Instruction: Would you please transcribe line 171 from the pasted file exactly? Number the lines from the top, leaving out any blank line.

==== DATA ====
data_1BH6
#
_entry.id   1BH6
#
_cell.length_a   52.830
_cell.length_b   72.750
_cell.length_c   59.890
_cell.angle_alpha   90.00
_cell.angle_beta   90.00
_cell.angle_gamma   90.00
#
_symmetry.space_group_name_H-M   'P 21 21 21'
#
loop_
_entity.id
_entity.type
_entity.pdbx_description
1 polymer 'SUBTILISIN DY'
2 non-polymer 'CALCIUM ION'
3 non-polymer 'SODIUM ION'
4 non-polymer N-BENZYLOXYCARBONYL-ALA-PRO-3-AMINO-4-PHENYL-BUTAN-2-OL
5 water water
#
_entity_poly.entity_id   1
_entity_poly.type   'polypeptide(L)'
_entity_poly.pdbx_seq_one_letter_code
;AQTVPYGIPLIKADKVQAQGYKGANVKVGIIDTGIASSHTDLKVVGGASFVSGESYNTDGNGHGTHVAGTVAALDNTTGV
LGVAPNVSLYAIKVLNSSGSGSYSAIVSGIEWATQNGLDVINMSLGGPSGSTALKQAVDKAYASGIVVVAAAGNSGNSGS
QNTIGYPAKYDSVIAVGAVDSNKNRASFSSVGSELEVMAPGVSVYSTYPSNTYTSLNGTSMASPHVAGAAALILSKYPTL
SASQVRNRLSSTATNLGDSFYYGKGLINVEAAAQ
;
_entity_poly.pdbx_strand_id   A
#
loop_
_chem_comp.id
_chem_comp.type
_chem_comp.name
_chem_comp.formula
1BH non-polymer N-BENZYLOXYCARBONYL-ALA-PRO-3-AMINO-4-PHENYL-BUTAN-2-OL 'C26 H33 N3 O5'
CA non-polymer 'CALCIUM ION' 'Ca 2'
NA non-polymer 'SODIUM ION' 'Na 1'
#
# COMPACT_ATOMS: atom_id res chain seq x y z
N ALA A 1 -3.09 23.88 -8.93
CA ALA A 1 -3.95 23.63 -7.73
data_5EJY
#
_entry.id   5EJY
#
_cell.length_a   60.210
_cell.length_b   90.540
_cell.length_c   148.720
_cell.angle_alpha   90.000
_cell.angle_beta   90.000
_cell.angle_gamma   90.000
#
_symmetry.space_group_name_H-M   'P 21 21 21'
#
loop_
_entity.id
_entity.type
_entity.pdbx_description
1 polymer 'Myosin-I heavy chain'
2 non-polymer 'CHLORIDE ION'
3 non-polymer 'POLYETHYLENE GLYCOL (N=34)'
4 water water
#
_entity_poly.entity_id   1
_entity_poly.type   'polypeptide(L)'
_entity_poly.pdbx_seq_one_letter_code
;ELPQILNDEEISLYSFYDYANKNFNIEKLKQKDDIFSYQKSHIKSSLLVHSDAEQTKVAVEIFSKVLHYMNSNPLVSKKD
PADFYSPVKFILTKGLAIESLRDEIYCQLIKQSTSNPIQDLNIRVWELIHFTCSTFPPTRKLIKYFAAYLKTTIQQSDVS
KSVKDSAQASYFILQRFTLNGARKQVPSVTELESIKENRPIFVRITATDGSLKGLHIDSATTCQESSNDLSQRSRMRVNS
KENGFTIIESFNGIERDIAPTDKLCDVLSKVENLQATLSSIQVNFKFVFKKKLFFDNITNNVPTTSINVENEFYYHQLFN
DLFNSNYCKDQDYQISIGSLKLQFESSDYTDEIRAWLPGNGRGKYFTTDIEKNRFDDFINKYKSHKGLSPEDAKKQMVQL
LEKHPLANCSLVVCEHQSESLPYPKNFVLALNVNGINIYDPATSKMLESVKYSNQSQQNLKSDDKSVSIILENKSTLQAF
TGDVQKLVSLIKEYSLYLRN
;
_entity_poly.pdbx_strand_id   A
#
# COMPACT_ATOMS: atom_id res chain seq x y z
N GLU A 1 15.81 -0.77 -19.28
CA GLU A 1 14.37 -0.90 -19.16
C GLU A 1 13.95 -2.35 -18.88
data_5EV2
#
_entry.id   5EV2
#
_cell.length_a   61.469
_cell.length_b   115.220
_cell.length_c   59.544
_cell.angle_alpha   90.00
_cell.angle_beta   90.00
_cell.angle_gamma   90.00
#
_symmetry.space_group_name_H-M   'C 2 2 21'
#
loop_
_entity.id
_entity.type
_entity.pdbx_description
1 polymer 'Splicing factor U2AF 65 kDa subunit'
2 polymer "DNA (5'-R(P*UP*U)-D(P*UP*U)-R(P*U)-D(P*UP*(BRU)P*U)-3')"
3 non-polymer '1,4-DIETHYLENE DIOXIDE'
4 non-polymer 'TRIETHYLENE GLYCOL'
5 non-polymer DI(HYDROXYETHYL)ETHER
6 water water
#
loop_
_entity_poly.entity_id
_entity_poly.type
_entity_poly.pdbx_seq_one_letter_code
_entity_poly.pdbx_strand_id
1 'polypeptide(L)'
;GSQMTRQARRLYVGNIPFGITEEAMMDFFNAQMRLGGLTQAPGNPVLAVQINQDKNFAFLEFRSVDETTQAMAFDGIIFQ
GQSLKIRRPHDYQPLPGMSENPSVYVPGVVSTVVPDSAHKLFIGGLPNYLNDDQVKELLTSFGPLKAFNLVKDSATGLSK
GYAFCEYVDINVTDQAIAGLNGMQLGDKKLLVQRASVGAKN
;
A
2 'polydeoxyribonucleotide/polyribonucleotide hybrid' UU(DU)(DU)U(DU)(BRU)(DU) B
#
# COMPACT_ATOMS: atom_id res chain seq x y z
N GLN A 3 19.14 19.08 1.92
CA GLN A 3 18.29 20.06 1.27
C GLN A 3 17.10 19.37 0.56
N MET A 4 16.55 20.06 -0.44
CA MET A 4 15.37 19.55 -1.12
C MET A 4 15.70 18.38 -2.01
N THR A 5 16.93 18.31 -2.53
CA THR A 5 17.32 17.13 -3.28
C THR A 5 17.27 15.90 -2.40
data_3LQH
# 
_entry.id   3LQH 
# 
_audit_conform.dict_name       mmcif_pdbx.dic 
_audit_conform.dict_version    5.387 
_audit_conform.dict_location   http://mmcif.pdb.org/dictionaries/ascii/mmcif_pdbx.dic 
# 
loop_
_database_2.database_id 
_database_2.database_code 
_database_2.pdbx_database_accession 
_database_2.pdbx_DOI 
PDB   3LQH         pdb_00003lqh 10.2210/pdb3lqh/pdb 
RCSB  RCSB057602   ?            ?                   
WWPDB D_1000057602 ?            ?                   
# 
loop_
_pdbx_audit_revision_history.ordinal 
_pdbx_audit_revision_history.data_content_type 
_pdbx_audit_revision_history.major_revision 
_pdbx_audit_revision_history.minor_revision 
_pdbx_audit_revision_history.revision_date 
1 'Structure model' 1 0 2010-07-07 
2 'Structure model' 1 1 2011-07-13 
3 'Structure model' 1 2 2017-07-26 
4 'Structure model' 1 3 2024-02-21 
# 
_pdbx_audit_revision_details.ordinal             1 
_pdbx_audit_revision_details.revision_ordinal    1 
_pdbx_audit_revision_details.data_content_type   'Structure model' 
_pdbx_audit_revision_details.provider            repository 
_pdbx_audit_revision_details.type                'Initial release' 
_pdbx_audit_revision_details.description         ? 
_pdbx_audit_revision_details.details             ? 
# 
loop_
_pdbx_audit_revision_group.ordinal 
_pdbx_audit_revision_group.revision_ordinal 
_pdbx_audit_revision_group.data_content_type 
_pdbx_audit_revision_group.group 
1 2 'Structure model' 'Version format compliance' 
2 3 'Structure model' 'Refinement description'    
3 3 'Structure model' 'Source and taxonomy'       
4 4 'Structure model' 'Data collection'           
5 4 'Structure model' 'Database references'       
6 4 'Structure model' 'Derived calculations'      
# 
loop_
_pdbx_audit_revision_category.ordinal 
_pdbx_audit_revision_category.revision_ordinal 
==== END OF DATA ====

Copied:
_pdbx_audit_revision_group.data_content_type 